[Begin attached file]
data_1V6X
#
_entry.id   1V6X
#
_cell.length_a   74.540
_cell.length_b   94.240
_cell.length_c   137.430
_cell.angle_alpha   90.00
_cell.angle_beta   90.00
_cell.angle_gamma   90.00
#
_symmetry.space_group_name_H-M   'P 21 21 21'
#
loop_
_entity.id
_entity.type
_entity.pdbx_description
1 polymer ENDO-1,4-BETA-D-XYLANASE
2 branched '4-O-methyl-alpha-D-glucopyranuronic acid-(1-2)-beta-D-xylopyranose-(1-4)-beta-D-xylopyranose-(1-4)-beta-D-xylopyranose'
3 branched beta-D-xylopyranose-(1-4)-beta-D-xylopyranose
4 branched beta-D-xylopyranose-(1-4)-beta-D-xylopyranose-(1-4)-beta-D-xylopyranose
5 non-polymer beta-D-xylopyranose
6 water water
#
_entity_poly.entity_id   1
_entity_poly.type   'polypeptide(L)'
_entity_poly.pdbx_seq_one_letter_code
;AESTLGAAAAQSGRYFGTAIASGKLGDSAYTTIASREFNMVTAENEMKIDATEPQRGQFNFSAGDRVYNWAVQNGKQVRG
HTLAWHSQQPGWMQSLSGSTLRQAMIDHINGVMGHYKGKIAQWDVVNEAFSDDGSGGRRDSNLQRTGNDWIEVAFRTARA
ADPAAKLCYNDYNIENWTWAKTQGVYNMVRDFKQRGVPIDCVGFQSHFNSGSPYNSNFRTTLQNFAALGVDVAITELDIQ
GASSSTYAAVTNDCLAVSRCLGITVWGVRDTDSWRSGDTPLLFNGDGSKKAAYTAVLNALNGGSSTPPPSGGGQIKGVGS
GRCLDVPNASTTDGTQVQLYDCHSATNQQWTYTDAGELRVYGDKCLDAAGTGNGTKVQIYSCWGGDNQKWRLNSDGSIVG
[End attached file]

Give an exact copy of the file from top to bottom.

data_1V6X
#
_entry.id   1V6X
#
_cell.length_a   74.540
_cell.length_b   94.240
_cell.length_c   137.430
_cell.angle_alpha   90.00
_cell.angle_beta   90.00
_cell.angle_gamma   90.00
#
_symmetry.space_group_name_H-M   'P 21 21 21'
#
loop_
_entity.id
_entity.type
_entity.pdbx_description
1 polymer ENDO-1,4-BETA-D-XYLANASE
2 branched '4-O-methyl-alpha-D-glucopyranuronic acid-(1-2)-beta-D-xylopyranose-(1-4)-beta-D-xylopyranose-(1-4)-beta-D-xylopyranose'
3 branched beta-D-xylopyranose-(1-4)-beta-D-xylopyranose
4 branched beta-D-xylopyranose-(1-4)-beta-D-xylopyranose-(1-4)-beta-D-xylopyranose
5 non-polymer beta-D-xylopyranose
6 water water
#
_entity_poly.entity_id   1
_entity_poly.type   'polypeptide(L)'
_entity_poly.pdbx_seq_one_letter_code
;AESTLGAAAAQSGRYFGTAIASGKLGDSAYTTIASREFNMVTAENEMKIDATEPQRGQFNFSAGDRVYNWAVQNGKQVRG
HTLAWHSQQPGWMQSLSGSTLRQAMIDHINGVMGHYKGKIAQWDVVNEAFSDDGSGGRRDSNLQRTGNDWIEVAFRTARA
ADPAAKLCYNDYNIENWTWAKTQGVYNMVRDFKQRGVPIDCVGFQSHFNSGSPYNSNFRTTLQNFAALGVDVAITELDIQ
GASSSTYAAVTNDCLAVSRCLGITVWGVRDTDSWRSGDTPLLFNGDGSKKAAYTAVLNALNGGSSTPPPSGGGQIKGVGS
GRCLDVPNASTTDGTQVQLYDCHSATNQQWTYTDAGELRVYGDKCLDAAGTGNGTKVQIYSCWGGDNQKWRLNSDGSIVG